# Why would a lower stock price leads to higher value of a call option?

Currently I am reading Basic Black Scholes: Option Pricing and Trading by Timothy Falcon Crack.

At page $$47,$$ the author mentions the following.

Higher interest rates decrease the present value of the strike price. Other things being equal, this increases the value of a call because the strike price you potentially give up has lower present value; conversely for a put.

I do not understand the bold sentence.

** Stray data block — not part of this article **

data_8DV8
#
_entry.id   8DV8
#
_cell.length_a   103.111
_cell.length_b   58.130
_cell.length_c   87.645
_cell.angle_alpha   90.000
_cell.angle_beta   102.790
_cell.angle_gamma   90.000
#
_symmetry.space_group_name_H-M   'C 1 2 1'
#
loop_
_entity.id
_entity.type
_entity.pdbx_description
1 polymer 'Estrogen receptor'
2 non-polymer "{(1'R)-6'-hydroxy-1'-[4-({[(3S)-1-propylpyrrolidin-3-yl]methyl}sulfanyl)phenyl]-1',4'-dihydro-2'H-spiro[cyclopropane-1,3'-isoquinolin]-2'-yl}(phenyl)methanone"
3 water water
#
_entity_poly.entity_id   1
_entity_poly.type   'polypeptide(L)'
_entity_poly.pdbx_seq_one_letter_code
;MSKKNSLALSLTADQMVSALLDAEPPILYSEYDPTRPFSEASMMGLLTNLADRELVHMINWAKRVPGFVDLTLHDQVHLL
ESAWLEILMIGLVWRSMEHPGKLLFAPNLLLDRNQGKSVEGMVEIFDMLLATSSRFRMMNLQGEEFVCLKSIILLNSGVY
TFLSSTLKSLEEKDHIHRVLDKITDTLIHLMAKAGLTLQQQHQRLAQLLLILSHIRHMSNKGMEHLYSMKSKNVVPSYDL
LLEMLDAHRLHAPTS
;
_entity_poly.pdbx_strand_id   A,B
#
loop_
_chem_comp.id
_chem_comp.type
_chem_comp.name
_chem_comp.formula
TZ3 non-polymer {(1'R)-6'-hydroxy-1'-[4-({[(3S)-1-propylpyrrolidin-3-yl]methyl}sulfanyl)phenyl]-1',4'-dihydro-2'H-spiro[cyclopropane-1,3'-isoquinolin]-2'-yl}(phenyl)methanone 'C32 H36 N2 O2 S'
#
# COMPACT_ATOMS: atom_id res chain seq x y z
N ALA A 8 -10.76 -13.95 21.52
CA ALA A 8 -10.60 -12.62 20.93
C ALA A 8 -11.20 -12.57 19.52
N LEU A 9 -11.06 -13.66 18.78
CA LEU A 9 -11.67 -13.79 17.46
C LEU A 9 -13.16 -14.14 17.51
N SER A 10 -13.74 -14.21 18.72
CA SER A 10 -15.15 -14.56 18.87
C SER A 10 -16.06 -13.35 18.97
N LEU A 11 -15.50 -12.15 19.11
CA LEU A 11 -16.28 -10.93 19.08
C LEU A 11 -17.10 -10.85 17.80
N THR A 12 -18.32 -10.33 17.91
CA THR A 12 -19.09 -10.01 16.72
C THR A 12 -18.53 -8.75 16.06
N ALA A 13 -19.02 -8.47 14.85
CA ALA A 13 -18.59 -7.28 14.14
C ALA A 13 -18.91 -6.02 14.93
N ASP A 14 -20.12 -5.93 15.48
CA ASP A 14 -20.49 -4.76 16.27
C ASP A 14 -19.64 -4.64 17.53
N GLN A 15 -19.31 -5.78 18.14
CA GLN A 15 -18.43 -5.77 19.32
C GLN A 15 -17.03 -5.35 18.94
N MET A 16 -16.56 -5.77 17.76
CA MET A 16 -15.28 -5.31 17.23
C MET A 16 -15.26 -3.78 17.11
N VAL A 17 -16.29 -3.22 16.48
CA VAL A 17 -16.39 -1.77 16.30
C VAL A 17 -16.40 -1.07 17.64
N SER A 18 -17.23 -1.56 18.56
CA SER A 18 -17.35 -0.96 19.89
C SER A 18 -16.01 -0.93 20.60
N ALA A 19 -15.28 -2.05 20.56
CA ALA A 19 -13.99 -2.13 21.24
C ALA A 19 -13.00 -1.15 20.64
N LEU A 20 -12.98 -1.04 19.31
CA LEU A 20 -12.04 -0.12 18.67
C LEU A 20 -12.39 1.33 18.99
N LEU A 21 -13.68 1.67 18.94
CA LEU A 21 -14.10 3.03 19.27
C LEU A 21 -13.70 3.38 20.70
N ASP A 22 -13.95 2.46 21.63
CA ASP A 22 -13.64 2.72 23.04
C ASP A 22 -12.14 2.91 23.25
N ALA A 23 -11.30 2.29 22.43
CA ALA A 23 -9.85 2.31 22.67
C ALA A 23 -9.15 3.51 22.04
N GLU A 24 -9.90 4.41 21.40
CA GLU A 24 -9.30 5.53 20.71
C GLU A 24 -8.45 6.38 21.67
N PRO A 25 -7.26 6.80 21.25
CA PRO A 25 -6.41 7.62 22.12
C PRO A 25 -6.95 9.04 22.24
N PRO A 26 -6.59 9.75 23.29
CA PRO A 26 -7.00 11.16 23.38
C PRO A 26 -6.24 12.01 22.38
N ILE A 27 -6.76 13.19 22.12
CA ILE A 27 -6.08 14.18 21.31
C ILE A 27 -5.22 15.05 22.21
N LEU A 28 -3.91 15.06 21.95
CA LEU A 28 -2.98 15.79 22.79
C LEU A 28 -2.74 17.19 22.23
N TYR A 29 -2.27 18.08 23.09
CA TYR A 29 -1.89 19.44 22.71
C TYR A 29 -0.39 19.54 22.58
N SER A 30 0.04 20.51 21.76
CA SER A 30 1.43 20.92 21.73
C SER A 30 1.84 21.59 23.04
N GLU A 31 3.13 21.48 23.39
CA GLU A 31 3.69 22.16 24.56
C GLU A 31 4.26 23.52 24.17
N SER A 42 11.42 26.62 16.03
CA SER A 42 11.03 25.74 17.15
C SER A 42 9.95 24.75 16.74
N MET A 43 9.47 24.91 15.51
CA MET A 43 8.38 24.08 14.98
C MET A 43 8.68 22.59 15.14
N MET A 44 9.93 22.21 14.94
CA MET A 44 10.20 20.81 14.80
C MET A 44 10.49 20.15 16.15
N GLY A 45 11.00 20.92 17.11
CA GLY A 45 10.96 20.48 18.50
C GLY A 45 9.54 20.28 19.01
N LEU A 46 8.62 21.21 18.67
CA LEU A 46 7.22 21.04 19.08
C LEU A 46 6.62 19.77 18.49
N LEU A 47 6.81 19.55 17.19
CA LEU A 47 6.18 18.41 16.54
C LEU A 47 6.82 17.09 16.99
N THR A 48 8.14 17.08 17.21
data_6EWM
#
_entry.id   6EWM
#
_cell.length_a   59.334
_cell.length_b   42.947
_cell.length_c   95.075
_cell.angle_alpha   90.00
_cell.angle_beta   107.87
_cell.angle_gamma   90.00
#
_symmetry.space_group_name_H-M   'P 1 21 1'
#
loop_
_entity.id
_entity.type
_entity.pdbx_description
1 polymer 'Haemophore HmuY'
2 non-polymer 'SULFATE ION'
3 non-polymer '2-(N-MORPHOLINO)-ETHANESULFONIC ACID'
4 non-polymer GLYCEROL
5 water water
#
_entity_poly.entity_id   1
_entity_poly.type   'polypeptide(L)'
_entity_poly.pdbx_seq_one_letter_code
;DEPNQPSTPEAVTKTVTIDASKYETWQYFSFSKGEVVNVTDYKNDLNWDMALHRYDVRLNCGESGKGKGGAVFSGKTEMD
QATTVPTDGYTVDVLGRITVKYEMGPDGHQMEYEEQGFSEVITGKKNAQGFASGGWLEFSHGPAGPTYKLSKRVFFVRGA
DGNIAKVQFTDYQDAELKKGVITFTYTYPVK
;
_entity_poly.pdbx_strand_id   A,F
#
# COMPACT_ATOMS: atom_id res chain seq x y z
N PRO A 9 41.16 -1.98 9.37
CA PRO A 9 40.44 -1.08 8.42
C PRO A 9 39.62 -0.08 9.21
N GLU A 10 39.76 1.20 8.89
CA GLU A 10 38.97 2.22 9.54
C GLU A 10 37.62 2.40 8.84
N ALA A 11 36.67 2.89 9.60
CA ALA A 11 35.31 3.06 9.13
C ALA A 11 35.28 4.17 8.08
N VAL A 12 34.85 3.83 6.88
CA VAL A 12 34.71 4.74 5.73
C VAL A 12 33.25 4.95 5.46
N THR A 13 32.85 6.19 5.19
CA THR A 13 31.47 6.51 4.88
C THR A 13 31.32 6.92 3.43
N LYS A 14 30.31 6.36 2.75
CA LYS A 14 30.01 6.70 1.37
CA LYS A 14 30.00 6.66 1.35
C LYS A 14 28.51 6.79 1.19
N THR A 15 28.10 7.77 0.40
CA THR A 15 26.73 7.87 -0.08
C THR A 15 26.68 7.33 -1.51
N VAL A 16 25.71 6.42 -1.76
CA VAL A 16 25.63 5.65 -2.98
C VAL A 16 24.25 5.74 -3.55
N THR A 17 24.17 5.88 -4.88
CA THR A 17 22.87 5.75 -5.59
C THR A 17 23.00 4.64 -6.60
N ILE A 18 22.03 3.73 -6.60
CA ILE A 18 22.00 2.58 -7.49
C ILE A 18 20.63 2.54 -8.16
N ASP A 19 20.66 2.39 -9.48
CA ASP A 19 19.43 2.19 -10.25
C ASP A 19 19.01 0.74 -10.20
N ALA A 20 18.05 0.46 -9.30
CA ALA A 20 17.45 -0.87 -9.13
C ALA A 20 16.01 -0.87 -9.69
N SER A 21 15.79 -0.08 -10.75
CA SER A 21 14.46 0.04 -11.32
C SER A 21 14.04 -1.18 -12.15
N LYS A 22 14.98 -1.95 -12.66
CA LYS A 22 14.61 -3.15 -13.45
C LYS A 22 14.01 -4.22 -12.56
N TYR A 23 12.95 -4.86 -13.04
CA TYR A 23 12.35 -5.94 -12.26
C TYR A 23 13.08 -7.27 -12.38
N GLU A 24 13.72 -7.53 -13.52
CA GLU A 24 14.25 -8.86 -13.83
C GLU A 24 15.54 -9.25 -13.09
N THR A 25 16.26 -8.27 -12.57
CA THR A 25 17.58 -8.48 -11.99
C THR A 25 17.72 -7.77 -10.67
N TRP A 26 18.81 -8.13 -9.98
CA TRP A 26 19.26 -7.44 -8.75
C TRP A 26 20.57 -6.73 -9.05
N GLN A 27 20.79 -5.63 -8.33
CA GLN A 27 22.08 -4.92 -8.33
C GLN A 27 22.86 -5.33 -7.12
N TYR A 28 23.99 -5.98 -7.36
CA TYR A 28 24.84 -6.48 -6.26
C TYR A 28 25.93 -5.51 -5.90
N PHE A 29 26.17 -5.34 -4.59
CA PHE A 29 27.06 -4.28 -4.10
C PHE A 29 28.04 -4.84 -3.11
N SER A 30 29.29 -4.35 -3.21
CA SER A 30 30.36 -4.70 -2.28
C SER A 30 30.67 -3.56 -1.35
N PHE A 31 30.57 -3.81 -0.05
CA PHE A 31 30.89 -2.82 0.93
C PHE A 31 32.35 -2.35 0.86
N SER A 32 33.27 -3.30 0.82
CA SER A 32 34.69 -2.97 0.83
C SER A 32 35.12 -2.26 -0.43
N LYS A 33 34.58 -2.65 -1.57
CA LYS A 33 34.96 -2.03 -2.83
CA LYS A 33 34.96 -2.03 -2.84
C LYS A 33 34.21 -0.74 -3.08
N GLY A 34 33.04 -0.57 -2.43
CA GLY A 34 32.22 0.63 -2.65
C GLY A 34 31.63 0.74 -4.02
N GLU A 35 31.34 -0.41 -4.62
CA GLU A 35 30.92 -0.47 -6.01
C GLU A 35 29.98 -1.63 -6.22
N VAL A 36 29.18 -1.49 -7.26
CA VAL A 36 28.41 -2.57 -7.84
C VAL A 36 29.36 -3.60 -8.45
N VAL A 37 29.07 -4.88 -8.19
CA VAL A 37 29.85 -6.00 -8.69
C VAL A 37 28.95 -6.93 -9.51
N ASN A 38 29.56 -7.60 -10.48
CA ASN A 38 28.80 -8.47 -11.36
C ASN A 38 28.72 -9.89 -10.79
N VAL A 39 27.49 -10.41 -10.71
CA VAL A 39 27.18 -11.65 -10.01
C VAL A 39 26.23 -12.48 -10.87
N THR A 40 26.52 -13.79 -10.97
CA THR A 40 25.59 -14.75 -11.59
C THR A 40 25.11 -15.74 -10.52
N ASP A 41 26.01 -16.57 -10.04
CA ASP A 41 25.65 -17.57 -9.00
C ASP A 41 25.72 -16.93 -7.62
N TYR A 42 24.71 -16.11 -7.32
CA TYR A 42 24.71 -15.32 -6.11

Intuitively, I thought that if interest rate increases, then stock price decreases (which is the same as above). But wouldn't this decrease the value of a call option as the difference between terminal stock price and strike price is smaller.

Can someone verify whether my reasoning is correct and explain the bold sentence?